10. #10
    Fecal indicator
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    Quote Originally Posted by SauronHimself View Post
    When in doubt it's best to take a command presence in the lane to ensure that cars see you. I learned that one quickly living in Jacksonville, FL. The state has a 3-foot rule, but the drivers are too dumb and ignorant to follow it, so I would just take the lane and make them pass me. There were too many close calls riding on the white line or on the shoulder.
    we have a 3-foot rule (city ordinance).

    poll 100 motorists...chances are that 99 have never heard about it.

    there's been virtually no driver education effort to get the word out about this, so it's not hard to understand why it's not common knowledge.

    and the police don't enforce it anyway, so it's just a 'feel-good' measure...

    anyone expecting to be afforded any protection by this type of law is kidding themselves.
    eff all y'all...

  11. #11
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    In my experience if you leave the width of a car plus an inch, about 10% of the time, the car will squeeze you so it doesn't have to change lanes. So always be pro-active about lane positioning. Unless the lane is wide enough that YOU feel comfortable sharing it, move left far enough to make it obvious the car won't fit. Usually the right tire track is far enough to ensure they pass you safely.

  12. #12
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    Sure, when it's busy and traffic is heavy, I slowly go through the intersection and let all the bunch of traffic go by. Once they clear out, then I am free to take the lane.
    I usually try to use lower traffic streets on weekdays. It's not worth frustration on the car and bicycle side of the story.
    With people like Peter P. around, I am done posting on this website. Mean people have driven me off after 9 plus years. Good luck newbies beware.

  13. #13
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    Here's a better idea. Use a mirror.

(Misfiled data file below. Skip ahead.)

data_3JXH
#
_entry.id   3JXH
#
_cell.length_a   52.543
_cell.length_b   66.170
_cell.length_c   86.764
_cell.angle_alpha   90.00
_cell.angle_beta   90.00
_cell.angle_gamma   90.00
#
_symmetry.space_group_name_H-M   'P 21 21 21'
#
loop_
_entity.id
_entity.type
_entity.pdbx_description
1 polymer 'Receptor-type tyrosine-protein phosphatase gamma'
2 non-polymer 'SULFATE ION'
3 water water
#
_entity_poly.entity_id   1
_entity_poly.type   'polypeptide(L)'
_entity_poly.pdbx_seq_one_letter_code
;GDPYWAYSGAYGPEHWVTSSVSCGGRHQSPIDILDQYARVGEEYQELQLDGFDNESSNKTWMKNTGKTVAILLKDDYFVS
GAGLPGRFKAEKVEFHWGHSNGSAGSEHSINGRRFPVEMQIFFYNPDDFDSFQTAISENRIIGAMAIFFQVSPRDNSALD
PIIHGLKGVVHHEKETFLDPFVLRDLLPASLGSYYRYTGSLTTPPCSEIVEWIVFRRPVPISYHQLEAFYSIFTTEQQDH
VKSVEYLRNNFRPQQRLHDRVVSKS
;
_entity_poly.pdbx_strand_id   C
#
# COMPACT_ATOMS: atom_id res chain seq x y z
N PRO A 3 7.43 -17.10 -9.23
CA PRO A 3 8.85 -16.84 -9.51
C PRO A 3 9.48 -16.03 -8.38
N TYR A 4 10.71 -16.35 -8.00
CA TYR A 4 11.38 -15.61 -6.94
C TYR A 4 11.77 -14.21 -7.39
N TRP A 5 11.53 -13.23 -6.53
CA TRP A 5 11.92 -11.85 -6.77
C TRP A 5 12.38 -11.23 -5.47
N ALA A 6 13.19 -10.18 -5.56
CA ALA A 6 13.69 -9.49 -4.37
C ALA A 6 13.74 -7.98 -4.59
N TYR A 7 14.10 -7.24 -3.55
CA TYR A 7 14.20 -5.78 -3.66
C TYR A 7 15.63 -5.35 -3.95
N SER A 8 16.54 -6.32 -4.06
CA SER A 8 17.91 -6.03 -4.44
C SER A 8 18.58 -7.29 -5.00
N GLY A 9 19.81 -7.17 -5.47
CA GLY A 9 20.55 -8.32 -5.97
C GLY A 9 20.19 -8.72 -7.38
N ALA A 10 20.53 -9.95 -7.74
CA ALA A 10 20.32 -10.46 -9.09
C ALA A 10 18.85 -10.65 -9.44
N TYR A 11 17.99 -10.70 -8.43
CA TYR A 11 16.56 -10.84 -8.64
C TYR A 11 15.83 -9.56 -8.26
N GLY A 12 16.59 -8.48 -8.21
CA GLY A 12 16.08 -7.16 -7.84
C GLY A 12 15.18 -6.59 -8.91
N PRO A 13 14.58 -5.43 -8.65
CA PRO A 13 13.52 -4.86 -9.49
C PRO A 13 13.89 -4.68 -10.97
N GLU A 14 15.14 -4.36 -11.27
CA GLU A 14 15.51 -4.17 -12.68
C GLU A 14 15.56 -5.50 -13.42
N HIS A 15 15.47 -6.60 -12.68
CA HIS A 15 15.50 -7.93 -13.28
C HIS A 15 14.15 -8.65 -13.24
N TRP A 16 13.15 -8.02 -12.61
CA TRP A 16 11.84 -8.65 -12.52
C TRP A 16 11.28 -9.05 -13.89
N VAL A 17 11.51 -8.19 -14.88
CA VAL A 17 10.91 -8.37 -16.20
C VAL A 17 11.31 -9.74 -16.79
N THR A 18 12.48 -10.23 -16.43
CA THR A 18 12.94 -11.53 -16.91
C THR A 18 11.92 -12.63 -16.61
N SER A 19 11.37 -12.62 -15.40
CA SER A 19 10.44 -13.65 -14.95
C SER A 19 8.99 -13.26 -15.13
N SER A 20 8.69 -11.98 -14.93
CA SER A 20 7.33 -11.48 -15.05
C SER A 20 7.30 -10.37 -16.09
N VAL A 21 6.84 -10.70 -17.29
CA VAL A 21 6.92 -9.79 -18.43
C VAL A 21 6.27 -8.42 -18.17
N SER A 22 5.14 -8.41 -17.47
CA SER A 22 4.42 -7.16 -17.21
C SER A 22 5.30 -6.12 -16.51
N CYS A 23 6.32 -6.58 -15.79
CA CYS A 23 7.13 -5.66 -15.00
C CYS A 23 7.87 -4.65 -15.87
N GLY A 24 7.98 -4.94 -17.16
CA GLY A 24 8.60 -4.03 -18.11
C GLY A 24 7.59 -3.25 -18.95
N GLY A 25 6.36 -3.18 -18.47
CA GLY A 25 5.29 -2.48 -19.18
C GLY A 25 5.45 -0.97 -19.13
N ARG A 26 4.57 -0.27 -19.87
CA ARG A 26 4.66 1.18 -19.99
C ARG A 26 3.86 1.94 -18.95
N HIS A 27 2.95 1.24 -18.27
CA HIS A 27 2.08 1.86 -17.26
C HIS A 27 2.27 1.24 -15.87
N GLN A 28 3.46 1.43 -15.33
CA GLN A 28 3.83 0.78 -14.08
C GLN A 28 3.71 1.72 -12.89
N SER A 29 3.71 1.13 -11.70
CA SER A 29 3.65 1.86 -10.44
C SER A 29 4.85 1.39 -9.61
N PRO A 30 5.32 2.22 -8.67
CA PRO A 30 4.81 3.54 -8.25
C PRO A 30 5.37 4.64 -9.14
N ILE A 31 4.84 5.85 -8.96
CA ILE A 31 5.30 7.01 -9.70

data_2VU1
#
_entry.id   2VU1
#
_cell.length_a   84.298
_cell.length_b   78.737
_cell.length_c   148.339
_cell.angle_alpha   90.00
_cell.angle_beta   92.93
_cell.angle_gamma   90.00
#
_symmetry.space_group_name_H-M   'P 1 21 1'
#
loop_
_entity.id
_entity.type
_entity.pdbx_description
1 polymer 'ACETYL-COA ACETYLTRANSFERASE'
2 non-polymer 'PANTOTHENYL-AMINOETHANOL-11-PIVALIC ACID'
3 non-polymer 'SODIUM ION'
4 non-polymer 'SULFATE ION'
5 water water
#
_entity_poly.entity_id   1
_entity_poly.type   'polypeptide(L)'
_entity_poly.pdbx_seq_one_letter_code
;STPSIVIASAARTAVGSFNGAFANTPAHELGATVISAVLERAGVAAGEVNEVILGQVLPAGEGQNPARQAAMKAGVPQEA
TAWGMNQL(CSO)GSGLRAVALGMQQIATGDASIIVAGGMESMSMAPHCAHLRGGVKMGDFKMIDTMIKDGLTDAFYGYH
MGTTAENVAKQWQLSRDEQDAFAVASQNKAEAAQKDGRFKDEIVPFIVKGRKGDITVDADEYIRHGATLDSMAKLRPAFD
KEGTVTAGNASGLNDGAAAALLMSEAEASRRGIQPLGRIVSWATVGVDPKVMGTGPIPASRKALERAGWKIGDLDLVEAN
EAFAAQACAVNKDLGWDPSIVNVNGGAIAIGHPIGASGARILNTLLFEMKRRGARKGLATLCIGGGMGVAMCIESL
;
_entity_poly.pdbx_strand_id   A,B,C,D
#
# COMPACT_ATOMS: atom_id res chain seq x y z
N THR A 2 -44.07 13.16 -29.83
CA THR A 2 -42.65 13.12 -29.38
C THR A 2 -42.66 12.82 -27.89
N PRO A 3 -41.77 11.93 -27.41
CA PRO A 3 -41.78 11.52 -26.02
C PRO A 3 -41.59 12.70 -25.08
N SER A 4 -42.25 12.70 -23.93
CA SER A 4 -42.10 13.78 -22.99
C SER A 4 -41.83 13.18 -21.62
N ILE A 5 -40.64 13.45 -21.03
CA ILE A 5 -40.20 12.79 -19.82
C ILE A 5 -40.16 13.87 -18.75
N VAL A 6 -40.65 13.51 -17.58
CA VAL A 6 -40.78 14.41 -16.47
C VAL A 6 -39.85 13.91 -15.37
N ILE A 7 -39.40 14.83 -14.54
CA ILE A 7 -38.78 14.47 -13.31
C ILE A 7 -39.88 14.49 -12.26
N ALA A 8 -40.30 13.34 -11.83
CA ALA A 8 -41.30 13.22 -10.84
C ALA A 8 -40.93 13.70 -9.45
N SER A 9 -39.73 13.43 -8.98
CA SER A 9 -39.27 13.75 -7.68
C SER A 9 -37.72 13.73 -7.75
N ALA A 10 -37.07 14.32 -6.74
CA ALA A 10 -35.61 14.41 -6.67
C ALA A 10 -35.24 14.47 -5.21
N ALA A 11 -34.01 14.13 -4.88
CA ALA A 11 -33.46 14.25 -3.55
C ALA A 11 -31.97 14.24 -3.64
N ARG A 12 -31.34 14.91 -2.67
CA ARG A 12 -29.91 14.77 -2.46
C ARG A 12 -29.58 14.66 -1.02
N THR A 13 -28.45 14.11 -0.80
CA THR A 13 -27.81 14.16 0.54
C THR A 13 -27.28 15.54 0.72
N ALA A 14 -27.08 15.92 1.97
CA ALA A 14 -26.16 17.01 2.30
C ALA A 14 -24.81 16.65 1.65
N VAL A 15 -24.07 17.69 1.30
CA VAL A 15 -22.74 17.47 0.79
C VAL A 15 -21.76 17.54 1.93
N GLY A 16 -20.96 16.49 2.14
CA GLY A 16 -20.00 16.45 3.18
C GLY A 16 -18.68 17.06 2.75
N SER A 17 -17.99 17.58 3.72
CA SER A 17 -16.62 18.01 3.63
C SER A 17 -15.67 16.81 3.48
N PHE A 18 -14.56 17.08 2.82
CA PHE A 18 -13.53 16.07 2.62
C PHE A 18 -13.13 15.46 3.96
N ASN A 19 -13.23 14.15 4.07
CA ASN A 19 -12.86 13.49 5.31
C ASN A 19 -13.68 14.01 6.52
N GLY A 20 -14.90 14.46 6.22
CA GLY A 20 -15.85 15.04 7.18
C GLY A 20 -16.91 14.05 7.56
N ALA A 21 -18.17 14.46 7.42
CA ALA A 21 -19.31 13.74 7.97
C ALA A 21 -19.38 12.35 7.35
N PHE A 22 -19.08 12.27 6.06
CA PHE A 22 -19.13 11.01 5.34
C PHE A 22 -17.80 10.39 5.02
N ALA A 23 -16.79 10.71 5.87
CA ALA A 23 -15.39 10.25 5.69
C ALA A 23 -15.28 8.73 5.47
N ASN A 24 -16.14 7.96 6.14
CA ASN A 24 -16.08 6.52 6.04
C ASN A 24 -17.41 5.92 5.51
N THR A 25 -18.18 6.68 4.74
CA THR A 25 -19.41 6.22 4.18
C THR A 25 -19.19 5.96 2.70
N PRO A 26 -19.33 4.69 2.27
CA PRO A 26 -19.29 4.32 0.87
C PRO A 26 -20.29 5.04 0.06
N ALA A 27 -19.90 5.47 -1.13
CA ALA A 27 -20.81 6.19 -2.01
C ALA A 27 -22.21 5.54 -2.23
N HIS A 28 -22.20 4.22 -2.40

14. #14
    .je
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    Also, if you get passed by a big pickup truck, chances are good it's towing a long trailer... don't be surprised if you get back out a little, and hello! there's a boat or something there.

    Same, of course, with transports. No assuming how long that thing is without looking!


  15. #15
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    When you have a mirror there are no surprises. Would you drive your car all day with no mirrors and your head on a swivel? I see people on every ride who swivel their head to see what's behind them, towards the end of the ride they are tired of the swivel and rely on others to tell them if something is behind them.
    I just flick my eyes to the mirror and look.

  16. #16
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    Quote Originally Posted by siclmn View Post
    When you have a mirror there are no surprises. Would you drive your car all day with no mirrors and your head on a swivel? I see people on every ride who swivel their head to see what's behind them, towards the end of the ride they are tired of the swivel and rely on others to tell them if something is behind them.
    I just flick my eyes to the mirror and look.
    +1, I tried riding with and without mirror and definitely prefer to ride with a drop bar end mirror. Just too much crap on the roads to take your eye of whats in front of you. I also like to know what's coming up on my rear without having to turn my head too often, especially when I'm tired after a long ride.
    Bianchi - Infinito - 2012 - Ultegra 6700 Group w/ Fulcrum Racing Zero wheelset

  17. #17
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    Quote Originally Posted by rkdvsm View Post
    Here's a better idea. Use a mirror.
    And an even better idea, just assume that there are more cars and keep a safe line, as previously noted. I don't trust reliance on bike mirrors. When I make a left turn? Many times I pull off to the right, stop, and look in both directions. Way more safe than a mirror.
    I got six Cadillacs, five Lincolns, four Fords, six Mercuries, three T-Birds, and a Mustang.

  18. #18
    Resident Curmudgeon
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    Use a mirror. Problems solved.
    Before you criticize someone walk a mile in their shoes. That way when you criticize them you'll be a mile away & you'll have their shoes.

  19. #19
    A wheelist
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    Quote Originally Posted by Mr. Versatile View Post
    Use a mirror. Problems solved.
    ^^^ This. Just as good as knowing when there are cars there is knowing that there are no cars there - and checking 10x as often as the head-swivelers.
    .